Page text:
Monday, November 16, 2009

Eastern European Near-sourcing on the Rise

Much has been made of the attendance numbers at productronica 2009 this year in Munich, Germany. As economic reports have trumpeted a better 2010, and electronics manufacturers have started to see a ramp in RFQs and orders, productronica’s attendance numbers jumped higher than anticipated. What kind of attendee visited the November electronics manufacturing show? From SMT’s informal poll of exhibitors, the attendance base was more European and, of those, more German than in prior years, with fewer attendees from Asia and the U.S. Many exhibitors pointed to Hungary and other Eastern European countries as sending motivated attendees — those sourcing equipment and materials to purchase.

Eastern Europe has a well-trained workforce for electronics manufacturing, according to many companies that sell equipment into the region. It is also linked via a strengthened infrastructure to the EU, with cultural similarities outpacing Euro-Asian business partnerships, and lower transportation costs than the Asia outsourcing model. The difference in labor costs between Eastern Europe and Asia can often be offset by transportation costs, time-to-market, and collaboration abilities. Several large EMS providers run facilities in Eastern Europe as well as Asia: Elcoteq operates in Hungary and Estonia, in addition to its China and India locations. The EMS provider states that it is interested in a broad range of customers, and this diversity of manufacturing bases can help achieve this. Flextronics recently made an acquisition in Slovakia to bolster its medical capabilities.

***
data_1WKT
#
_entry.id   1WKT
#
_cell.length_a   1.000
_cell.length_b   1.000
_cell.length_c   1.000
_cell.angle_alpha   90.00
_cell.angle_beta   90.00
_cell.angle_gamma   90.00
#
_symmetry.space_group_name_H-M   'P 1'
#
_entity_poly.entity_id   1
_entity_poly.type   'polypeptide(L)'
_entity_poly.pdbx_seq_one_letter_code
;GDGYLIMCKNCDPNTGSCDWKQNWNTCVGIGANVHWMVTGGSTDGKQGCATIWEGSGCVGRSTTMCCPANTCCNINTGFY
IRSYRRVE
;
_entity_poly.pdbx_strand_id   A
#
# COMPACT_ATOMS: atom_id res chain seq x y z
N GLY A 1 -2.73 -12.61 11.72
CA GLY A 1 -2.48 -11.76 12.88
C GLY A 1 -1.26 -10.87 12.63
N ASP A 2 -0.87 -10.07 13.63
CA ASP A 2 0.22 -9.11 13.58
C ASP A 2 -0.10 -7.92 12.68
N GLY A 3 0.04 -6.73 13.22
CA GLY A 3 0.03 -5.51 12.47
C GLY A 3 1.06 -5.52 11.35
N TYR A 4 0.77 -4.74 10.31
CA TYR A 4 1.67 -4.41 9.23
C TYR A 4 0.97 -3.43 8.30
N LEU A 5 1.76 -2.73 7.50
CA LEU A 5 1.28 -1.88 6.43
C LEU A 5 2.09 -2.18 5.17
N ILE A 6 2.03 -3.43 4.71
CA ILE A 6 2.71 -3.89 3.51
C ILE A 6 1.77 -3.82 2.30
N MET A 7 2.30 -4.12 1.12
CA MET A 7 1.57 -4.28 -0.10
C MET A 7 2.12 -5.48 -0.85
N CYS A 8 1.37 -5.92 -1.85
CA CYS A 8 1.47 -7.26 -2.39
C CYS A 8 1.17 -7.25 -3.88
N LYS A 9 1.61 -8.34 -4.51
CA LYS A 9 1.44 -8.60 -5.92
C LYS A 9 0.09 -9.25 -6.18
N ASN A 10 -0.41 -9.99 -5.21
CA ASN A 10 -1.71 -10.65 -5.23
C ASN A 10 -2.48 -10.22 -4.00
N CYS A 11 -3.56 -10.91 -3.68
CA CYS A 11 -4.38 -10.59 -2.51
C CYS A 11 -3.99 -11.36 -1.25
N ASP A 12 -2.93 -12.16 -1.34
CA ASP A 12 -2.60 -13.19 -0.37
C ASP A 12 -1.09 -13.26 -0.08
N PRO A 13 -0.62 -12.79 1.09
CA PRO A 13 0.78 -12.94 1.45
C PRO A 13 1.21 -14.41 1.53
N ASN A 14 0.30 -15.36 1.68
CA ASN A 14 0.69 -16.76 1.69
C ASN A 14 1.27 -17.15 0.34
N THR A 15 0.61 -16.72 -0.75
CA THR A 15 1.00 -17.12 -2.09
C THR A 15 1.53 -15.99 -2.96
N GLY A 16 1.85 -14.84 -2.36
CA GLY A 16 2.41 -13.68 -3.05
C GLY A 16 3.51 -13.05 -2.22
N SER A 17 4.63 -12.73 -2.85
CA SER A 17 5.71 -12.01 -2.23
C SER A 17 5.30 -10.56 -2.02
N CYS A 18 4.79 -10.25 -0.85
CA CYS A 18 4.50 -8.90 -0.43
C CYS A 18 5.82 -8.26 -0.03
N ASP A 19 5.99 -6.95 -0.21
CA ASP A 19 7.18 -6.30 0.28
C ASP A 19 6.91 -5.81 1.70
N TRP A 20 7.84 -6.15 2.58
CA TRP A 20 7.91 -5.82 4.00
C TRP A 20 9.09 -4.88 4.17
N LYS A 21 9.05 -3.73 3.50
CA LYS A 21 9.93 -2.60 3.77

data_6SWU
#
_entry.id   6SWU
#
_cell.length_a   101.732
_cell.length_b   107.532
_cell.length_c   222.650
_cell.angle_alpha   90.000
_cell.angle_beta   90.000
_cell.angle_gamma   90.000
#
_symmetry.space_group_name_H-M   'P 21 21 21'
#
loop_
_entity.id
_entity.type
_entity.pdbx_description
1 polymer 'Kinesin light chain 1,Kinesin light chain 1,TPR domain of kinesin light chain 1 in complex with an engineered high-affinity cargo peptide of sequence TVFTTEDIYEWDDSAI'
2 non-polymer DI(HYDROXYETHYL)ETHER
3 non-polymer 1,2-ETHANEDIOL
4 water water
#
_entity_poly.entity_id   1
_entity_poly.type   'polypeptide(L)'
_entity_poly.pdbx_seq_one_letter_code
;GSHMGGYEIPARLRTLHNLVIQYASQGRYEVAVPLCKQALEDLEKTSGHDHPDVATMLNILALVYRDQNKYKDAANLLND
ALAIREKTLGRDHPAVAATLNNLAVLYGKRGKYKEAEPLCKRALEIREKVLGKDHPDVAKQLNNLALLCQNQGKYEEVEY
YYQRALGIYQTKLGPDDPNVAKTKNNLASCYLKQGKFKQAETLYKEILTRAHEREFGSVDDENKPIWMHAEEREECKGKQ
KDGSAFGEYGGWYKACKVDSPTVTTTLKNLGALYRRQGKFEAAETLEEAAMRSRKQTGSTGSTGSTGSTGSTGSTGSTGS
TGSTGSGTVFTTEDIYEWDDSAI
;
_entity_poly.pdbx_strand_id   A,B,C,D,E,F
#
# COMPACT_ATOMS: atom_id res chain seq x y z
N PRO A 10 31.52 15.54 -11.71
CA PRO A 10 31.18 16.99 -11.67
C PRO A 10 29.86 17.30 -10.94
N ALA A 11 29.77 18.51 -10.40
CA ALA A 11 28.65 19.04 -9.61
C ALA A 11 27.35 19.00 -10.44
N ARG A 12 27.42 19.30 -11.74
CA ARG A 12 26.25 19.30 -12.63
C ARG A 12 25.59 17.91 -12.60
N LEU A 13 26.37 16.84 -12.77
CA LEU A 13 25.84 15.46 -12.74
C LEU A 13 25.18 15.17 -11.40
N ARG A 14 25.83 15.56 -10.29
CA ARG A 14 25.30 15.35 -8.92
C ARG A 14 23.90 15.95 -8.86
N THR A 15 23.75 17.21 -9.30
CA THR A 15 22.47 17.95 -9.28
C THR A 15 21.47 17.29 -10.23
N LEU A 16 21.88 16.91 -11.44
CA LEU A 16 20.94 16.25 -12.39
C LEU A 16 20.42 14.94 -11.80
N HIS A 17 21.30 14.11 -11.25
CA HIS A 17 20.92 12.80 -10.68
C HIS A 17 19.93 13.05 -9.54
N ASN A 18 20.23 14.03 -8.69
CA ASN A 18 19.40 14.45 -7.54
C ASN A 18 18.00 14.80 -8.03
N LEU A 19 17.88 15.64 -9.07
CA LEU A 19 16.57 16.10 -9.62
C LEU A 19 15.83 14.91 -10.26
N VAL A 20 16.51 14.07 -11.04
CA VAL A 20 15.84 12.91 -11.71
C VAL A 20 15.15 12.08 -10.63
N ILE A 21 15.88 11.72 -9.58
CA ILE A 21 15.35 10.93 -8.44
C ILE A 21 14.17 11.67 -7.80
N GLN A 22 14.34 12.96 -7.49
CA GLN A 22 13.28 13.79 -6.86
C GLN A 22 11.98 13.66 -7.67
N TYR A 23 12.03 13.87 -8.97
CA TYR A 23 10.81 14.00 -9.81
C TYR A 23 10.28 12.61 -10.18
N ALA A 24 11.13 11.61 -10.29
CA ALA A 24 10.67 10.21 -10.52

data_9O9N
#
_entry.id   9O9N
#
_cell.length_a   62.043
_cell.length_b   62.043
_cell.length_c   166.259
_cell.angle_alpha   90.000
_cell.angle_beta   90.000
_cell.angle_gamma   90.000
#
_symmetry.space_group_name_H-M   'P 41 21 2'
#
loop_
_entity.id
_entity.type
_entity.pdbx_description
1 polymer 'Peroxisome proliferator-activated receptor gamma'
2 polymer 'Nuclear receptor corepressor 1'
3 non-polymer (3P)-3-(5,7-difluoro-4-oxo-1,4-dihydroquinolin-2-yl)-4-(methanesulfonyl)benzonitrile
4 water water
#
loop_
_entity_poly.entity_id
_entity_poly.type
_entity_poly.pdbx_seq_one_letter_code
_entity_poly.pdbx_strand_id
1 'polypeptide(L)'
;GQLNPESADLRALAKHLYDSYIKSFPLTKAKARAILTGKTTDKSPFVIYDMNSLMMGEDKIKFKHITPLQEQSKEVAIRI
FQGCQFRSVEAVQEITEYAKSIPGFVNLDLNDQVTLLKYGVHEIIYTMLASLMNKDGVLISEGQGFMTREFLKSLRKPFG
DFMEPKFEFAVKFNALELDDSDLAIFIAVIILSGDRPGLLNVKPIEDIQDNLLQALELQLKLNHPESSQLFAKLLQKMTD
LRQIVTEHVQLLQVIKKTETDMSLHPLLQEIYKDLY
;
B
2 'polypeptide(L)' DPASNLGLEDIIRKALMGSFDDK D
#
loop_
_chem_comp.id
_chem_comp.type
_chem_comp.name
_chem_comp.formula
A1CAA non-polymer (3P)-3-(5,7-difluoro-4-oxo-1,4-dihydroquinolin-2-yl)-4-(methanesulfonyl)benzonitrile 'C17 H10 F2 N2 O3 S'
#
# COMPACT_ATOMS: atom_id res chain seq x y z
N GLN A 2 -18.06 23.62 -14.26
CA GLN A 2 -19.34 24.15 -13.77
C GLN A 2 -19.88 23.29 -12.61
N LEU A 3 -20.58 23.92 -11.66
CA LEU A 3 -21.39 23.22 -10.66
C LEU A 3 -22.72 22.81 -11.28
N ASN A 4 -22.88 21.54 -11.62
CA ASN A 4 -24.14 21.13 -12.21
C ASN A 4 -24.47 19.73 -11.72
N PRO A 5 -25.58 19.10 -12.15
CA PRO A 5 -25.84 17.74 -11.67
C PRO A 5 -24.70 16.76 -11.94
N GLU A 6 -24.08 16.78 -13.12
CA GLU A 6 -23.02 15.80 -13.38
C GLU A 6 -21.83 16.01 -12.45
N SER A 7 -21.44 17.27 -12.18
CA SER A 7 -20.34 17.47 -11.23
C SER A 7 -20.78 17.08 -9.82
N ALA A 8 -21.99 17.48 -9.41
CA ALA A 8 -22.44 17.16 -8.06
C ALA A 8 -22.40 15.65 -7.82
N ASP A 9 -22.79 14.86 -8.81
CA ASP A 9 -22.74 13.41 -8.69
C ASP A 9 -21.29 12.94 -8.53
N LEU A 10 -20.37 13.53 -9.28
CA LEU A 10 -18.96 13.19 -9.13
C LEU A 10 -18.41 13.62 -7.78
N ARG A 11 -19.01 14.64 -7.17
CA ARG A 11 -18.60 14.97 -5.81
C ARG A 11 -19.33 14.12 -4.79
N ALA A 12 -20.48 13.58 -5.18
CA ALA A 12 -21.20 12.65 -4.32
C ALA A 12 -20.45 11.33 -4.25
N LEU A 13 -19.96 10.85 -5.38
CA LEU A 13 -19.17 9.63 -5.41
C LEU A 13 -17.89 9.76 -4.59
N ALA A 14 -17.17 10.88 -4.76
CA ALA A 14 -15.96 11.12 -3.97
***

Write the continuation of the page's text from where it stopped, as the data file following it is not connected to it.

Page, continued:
While none of this is new, productronica 2009 bore out the proof of Eastern European electronics manufacturing surviving the 2008–2009 recession, with companies selling equipment to Eastern European manufacturers, and many exhibitors saying that their most solid potential-customer interactions came from assemblers in this region. The proportion of foreign visitors to the show fell slightly to 42% (2007: 45%). However, there was a further increase in the expertise of visitors. The number of decision-makers rose from 88% in 2007 to 91% this year. The proportion of visitors from the top management level in their company increased from 15% in 2007 to 19% in 2009.

What drove the higher pan-European attendance at productronica 2009? Many possibilities exist, and it was likely a play of many factors coinciding. Travel budgets are limited for virtually every company, making international attendance more challenging. Asia has 4 major tradeshows coming up from end of 2009 through mid-2010, including Nepcon Japan, Nepcon China in Shanghai, Nepcon South China in Shenzhen, and Bohai Electronics Week in Tianjin. Asian manufacturers looking to add capacity or source new materials could likely wait for these regional shows to peruse the market, especially as investment budgets are still cautiously guarded. However, the increasing desire for smaller lot sizes, more reliability, and increased OEM/EMS interaction sets the stage for Eastern Europe to gain importance on the global manufacturing scene. With better trans-European infrastructure, cultural similarities, and a limited-cost workforce, near-sourcing to Eastern Europe is an attractive option for companies seeking those aforementioned qualities. For more on the shift away from Asia outsourcing, read Is the Migration of Electronics Manufacturing to Asia Slowing? from Charlie Barnhart Associates.

The next productronica will take place at the New Munich Trade Fair Center from November 15 to 18, 2011. Read the full report on productronica attendance on SMT’s Website, Demographics of productronica 2009

Meredith Courtemanche, executive editor